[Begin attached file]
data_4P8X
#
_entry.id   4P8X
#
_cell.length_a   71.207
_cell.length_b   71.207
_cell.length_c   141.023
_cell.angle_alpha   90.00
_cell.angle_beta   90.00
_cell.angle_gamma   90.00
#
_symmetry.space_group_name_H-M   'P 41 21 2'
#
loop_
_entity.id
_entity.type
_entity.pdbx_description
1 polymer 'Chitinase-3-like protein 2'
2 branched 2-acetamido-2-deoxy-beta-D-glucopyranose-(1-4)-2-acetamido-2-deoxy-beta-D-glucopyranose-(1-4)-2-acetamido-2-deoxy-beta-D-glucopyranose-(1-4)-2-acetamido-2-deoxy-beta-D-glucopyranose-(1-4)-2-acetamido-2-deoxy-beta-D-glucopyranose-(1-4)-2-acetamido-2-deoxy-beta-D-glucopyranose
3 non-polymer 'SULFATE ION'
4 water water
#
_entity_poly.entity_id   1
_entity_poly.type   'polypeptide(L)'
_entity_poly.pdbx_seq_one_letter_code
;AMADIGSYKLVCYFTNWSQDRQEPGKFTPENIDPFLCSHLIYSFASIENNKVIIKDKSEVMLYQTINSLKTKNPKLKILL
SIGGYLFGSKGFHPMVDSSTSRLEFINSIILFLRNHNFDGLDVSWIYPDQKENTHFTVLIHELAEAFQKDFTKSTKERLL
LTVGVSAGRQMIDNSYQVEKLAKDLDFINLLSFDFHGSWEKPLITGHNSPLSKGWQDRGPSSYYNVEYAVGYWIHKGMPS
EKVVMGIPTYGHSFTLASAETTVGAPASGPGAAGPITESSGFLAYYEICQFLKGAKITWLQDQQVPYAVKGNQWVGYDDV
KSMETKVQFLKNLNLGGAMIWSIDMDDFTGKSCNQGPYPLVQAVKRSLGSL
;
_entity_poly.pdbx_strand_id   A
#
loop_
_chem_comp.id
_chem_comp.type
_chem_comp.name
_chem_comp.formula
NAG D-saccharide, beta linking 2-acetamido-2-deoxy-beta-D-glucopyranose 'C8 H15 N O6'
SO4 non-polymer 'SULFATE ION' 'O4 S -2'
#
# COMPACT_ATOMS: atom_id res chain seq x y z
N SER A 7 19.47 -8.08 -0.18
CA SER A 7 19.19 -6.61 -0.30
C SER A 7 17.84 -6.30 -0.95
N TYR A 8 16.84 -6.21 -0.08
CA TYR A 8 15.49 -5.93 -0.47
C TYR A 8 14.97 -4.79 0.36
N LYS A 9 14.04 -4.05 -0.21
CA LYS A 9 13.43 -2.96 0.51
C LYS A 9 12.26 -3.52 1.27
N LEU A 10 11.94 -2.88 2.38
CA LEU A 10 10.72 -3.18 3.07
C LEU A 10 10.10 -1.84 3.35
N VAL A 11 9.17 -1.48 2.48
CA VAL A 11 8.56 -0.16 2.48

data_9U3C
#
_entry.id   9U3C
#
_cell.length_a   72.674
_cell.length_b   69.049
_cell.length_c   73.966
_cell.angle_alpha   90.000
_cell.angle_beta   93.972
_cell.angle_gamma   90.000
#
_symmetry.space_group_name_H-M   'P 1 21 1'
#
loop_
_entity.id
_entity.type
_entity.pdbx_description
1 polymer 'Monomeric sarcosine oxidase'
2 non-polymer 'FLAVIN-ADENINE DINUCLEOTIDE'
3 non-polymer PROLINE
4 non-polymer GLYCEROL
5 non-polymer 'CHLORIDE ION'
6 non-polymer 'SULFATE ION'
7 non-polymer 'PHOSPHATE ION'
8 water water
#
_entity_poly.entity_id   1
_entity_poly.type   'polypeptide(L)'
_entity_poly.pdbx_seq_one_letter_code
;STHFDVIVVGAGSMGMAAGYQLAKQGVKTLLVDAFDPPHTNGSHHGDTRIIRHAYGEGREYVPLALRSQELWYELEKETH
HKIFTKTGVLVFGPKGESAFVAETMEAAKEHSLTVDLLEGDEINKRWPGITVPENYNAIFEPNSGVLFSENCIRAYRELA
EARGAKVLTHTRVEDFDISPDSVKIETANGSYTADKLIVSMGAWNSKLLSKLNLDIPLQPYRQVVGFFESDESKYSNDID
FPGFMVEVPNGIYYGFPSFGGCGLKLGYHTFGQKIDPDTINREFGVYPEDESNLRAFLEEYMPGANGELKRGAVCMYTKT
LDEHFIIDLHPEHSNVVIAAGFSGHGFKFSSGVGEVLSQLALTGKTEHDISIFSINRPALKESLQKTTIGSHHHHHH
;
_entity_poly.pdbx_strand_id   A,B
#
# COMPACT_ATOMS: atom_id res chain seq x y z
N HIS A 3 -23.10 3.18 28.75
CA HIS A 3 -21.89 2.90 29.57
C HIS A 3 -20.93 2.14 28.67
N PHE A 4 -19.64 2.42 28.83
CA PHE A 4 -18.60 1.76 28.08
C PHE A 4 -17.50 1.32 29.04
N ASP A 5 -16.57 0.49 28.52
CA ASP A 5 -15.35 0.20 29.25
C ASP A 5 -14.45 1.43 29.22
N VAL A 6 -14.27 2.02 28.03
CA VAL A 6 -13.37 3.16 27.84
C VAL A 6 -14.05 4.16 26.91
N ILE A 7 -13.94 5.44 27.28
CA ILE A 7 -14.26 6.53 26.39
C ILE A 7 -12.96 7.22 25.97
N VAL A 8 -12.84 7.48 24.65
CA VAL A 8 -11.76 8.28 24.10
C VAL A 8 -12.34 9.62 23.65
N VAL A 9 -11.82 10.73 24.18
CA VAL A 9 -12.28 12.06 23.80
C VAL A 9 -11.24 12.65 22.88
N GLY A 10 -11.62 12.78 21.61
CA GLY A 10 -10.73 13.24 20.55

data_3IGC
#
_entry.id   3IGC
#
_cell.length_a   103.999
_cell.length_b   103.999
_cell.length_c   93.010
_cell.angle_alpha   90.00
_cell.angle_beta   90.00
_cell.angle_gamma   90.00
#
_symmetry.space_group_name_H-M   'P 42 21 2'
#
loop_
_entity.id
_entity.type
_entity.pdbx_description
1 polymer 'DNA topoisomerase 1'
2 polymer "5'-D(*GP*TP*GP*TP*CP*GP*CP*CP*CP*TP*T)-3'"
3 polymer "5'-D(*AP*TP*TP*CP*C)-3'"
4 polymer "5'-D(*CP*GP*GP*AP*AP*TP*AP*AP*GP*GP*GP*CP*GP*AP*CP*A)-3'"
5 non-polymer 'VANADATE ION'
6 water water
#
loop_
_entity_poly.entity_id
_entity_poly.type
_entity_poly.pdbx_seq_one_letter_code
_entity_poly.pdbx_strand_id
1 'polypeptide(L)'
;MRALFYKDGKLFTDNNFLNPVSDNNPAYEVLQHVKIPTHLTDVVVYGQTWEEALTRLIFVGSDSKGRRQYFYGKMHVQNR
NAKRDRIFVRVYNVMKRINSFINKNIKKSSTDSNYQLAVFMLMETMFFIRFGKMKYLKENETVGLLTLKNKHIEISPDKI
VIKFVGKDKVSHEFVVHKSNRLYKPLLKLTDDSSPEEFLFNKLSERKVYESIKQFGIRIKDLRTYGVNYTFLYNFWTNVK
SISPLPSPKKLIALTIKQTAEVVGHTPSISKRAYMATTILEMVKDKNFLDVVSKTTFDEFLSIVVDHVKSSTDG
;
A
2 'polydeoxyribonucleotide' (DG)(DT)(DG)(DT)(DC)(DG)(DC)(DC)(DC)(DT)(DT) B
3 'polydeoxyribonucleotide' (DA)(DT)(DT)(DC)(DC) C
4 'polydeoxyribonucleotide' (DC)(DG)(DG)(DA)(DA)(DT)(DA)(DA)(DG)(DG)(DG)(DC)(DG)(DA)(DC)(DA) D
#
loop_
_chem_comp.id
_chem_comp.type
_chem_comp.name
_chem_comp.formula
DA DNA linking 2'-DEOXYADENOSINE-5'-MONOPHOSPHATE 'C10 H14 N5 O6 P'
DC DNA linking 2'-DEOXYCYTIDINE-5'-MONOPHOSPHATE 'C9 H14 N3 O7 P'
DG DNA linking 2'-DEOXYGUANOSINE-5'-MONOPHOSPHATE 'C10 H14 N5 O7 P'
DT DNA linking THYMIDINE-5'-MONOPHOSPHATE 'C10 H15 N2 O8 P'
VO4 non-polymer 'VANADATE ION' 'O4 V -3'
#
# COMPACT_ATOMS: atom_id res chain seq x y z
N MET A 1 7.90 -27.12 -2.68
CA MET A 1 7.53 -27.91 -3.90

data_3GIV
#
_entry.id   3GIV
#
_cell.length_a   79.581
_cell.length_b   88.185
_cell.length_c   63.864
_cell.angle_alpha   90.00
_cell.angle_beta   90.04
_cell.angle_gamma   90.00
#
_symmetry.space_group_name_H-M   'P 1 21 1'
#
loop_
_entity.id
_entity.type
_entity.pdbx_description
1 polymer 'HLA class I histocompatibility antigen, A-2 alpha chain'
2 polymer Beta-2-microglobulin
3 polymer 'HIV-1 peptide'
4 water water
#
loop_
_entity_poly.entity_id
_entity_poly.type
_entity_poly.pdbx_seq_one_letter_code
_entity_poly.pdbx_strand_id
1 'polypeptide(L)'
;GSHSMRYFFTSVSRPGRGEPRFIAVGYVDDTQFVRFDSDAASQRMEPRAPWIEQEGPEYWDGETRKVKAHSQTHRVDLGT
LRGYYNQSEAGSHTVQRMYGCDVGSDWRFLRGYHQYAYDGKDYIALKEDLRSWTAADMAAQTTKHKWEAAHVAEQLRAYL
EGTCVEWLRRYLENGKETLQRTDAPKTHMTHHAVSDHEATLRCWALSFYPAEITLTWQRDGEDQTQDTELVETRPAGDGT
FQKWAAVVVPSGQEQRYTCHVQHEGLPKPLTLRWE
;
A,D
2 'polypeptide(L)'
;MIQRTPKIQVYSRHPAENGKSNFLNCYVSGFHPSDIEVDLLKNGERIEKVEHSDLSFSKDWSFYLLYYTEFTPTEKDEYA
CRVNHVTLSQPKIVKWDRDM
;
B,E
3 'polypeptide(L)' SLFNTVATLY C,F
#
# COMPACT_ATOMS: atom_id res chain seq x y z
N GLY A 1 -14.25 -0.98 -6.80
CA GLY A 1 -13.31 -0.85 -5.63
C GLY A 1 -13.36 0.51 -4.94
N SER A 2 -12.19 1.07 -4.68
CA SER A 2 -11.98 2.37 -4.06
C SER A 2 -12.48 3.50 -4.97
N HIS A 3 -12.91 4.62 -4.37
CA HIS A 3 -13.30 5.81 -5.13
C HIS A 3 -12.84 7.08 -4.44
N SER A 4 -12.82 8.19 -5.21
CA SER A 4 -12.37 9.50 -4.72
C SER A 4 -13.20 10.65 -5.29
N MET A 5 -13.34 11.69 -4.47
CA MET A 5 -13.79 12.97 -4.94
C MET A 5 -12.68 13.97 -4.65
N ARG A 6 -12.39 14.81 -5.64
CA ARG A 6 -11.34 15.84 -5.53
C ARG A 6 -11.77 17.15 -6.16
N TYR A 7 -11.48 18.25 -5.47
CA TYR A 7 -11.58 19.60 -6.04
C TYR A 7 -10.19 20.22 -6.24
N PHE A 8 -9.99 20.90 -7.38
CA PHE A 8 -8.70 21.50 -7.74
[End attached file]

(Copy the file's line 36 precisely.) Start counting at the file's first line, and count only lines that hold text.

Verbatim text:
_chem_comp.type